Press release: Appointments to the Board of the Environment Agency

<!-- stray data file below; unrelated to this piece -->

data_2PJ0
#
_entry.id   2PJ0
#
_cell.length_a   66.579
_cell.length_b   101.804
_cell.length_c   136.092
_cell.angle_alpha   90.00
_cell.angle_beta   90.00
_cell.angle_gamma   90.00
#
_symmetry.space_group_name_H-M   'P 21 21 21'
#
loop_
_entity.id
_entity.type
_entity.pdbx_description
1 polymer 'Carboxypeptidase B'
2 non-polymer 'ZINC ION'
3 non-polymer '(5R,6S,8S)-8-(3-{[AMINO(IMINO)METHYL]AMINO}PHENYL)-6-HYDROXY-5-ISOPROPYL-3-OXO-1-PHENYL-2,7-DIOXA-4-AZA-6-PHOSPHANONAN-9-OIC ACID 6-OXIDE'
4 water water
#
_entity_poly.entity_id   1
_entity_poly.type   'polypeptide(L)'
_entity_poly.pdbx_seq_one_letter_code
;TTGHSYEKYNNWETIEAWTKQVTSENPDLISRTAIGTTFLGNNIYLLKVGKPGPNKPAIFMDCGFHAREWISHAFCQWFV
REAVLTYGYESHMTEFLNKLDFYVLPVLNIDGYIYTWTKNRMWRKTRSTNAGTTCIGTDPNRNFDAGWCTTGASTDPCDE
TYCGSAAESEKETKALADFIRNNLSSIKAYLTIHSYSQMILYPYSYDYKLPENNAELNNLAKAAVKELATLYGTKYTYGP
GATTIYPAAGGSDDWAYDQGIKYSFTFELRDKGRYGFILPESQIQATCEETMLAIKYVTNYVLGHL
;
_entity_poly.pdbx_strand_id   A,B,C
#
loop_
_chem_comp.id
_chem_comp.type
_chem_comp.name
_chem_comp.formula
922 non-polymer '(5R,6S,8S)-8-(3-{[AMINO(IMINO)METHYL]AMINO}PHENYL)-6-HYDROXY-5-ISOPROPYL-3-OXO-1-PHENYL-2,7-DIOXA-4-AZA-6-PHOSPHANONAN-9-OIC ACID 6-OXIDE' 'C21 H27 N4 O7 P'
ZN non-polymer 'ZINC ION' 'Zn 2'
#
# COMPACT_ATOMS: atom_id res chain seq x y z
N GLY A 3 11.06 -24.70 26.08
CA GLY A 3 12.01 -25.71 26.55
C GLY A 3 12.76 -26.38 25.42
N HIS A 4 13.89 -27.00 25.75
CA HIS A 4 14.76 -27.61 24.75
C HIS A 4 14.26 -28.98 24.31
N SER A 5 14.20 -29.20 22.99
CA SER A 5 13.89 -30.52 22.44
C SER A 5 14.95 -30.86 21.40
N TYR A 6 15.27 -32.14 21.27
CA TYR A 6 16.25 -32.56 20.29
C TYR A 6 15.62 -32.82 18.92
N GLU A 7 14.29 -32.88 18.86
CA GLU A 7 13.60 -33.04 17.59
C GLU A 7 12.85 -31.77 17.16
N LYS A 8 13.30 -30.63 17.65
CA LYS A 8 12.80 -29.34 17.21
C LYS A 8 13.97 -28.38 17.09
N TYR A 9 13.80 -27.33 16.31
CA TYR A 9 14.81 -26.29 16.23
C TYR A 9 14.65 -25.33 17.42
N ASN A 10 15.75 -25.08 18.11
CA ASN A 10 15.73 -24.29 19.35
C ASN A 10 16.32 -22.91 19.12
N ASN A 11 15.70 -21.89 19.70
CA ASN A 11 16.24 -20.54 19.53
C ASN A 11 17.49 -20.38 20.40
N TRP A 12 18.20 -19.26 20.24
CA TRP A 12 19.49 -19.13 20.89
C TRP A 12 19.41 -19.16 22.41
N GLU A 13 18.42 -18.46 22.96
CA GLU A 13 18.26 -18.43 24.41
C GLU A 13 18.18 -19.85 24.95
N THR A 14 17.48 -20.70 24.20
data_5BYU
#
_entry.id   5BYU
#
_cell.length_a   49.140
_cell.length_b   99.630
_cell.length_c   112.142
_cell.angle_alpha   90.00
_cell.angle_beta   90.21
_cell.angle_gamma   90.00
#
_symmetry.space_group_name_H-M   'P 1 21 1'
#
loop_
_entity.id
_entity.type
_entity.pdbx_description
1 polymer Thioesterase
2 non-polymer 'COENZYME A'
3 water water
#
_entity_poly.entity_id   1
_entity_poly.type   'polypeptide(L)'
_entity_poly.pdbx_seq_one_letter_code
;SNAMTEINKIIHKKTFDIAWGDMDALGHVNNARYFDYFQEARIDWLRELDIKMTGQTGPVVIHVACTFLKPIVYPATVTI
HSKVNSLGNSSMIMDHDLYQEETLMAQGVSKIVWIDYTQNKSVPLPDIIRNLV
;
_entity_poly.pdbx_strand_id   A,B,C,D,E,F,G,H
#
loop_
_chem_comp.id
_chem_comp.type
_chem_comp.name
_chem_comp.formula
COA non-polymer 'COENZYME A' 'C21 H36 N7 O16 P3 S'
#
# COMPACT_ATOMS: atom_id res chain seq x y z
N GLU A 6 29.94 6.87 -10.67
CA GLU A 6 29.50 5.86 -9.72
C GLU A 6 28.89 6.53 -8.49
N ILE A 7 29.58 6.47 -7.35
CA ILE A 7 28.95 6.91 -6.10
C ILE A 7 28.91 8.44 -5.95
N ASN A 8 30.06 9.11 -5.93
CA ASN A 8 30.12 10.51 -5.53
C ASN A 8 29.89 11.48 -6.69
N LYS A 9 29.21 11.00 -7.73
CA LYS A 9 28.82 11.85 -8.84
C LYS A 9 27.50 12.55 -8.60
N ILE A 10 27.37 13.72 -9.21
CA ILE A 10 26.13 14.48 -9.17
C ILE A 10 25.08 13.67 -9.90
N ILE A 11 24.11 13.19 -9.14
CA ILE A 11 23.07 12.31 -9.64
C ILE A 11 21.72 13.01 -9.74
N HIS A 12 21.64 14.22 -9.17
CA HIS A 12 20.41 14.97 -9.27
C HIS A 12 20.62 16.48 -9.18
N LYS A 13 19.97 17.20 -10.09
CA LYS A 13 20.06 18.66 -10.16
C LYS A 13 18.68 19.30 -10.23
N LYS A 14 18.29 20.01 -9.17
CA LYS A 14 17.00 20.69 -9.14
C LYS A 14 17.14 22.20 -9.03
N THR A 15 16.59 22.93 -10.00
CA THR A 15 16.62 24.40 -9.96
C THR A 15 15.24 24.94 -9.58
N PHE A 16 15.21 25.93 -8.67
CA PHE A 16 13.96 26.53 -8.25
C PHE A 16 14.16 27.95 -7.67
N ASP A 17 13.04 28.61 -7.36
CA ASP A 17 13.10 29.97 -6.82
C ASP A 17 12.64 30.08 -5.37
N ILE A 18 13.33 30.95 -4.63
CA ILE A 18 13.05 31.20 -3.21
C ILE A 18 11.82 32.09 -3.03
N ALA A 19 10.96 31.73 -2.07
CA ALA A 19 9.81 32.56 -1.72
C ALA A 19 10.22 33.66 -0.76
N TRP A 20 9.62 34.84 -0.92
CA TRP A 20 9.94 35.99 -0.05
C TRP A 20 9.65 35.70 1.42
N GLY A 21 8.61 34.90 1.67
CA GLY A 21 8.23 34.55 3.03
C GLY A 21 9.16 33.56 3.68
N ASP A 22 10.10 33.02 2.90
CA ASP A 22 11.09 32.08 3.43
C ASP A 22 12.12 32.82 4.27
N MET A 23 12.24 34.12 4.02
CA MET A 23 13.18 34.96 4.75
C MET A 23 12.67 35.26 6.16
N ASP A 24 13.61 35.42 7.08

first_img I am looking forward to working with John, Robert, Caroline and Judith on some of the greatest environmental challenges of our time. It was a highly competitive selection process and they will each bring a broad range of experience and expertise to the Environment Agency. I am delighted to welcome John, Robert, Caroline and Judith. They will bring a strong and broad mix of skills and experience to the Environment Agency. I am also thrilled that Gill and Lynne will be continuing to help us with meeting the challenges ahead. Emma Howard Boyd, Chair of the Environment Agency said: All appointments to the Environment Agency Board are made on merit and political activity plays no part in the selection process. The appointments comply with the Ministerial Governance Code on Public Appointments.Board members provide non-executive leadership challenge and support to the Environment Agency’s executive through regular Board meetings, committees and groups. They also undertake individual lead roles on relevant issues and with local operational teams.The Environment Agency is a Non-Departmental Public Body set up under the Environment Act 1995 to take an integrated approach to environmental protection and enhancement in England. It has major responsibilities in flood management, water resources and quality, climate change, land quality, chemicals, pollution prevention and control, waste, conservation and biodiversity, fisheries conservation, air quality and navigation.There is a requirement for appointees’ political activity (if significant) to be declared. All the appointees have confirmed that they have not undertaken any significant political activity during the past 5 years apart from Robert Gould, who is a member of West Dorset District Council and a former leader of both Dorset County Council and West Dorset District Council.Environment Agency Board members receive remuneration of £350 per day. Judith Batchelar, Robert Gould, John Lelliott and Caroline Mason will each receive £16,800 per year based on a time commitment of four days per month. Gill Weeks will receive £21,000 per year based on a time commitment of five days per month. Lynne Frostick will receive £25,200 per year based on a time commitment of six days per month.Biographical detailsJudith Batchelar OBEJudith Batchelar is Director of Sainsbury’s Brand, Corporate Responsibility and Public Affairs at J Sainsbury plc, where she has worked since 2004. She previously worked for Safeway, Marks and Spencer, Mars Confectionary and Bass plc. Judith is also a Co-Chair of the Agri-food Technology Leadership Council, an Industrial Governor of the British Nutrition Foundation and an Ambassador for the Woodland Trust. Judith was appointed OBE in 2015 for services to farming and the food industry.Lynne FrostickProfessor Lynne Frostick is both a chartered geologist and a geographer with an academic background in environmental science. She was Professor of Physical Geography at Hull University from 1996 to 2014 and is now Professor Emerita. She has published over 100 papers and books on environmental physics, modelling and hydraulic engineering. She was the first female Honorary Secretary (1988 – 1991) and second female President (2008-10) of the Geological Society of London. She was a member of the North East Regional Environmental Protection Advisory Committee (1997 – 2006) and a leading member of the 2007 independent Hull Flood Review Group. In 2009, she was named both Yorkshire’s environmental champion and Woman of Outstanding Achievement for leadership in Science, Technology, Engineering and Mathematics (STEM). She chaired the Government’s Expert Group for Women in STEM for 8 years and sat on the Athena Swan committee based in the Royal Society. She has been awarded an honorary DSc by both Royal Holloway University, London and the University of Hull. Lynne joined the Board of the Environment Agency in 2015.Robert GouldRobert Gould was Leader of Dorset County Council from 2014 to 2017 and a member from 2009 to 2017. He has been a member of West Dorset District Council since 2004 and was Leader from 2004 to 2014. Robert was a member of the Local Government Association’s Improvement and Innovation Board from 2015 to 2017. He previously managed the family farm after working in industry and property management.John Lelliott OBEJohn Lelliott retired as Chief Financial Officer of the Crown Estate in 2016. He is currently a Board Member of the Covent Garden Market Authority where he chairs the Audit and Risk Committee. He is also Chair of the Natural Capital Coalition and Non-Executive Director of the Royal Bournemouth and Christchurch Hospital Foundation Trust where he chairs the finance committee and is a member of the audit committee. John was appointed OBE in 2017 for services to the Crown Estate and the voluntary sector.Caroline Mason CBECaroline Mason is Chief Executive of the Esmée Fairbairn Foundation, one of the UK’s largest independent grant-making foundations. She was previously Chief Operating Officer of Big Society Capital and Chief Operating Officer of Charity Bank. Before that she was co-founder and COO of Investing for Good, an enterprise offering social investment advice. Caroline is also a Board Member of the European Venture Philanthropy Association. Caroline was appointed CBE in 2013 for services to social investment.Gill Weeks OBEGill Weeks is an industry expert within the field of waste and resource management. She is a Fellow of the Chartered Institution of Wastes Management and a Chartered Environmentalist. Gill joined the Board of the Environment Agency in 2014. She currently chairs the Environment and Business Committee and is a member of the Audit and Risk Committee. Gill is also the Board lead on waste and industrial processes. From 2006 to 2013 Gill was Regulatory Affairs Director at Veolia Environmental Services and was acting Policy Director at Environmental Services Association 2010-11. Gill was appointed OBE in 2011 for services to the waste management sector. Secretary of State for Environment, Food and Rural Affairs, Michael Gove, has appointed Judith Batchelar OBE, Robert Gould, John Lelliott OBE and Caroline Mason CBE for first terms to the Board of the Environment Agency. He has also reappointed Lynne Frostick and Gill Weeks OBE for second terms to the Board.Robert Gould’s and John Lelliott’s appointments will run from 1 February 2018 until 31 January 2021. Judith Batchelar and Caroline Mason’s appointments will run from 1 April 2018 until 31 March 2021. Gill Weeks and Lynne Frostick’s reappointments run from 8 September 2017 until 7 September 2020 and 6 March 2018 until 15 March 2021 respectively.Secretary of State Michael Gove said:last_img read more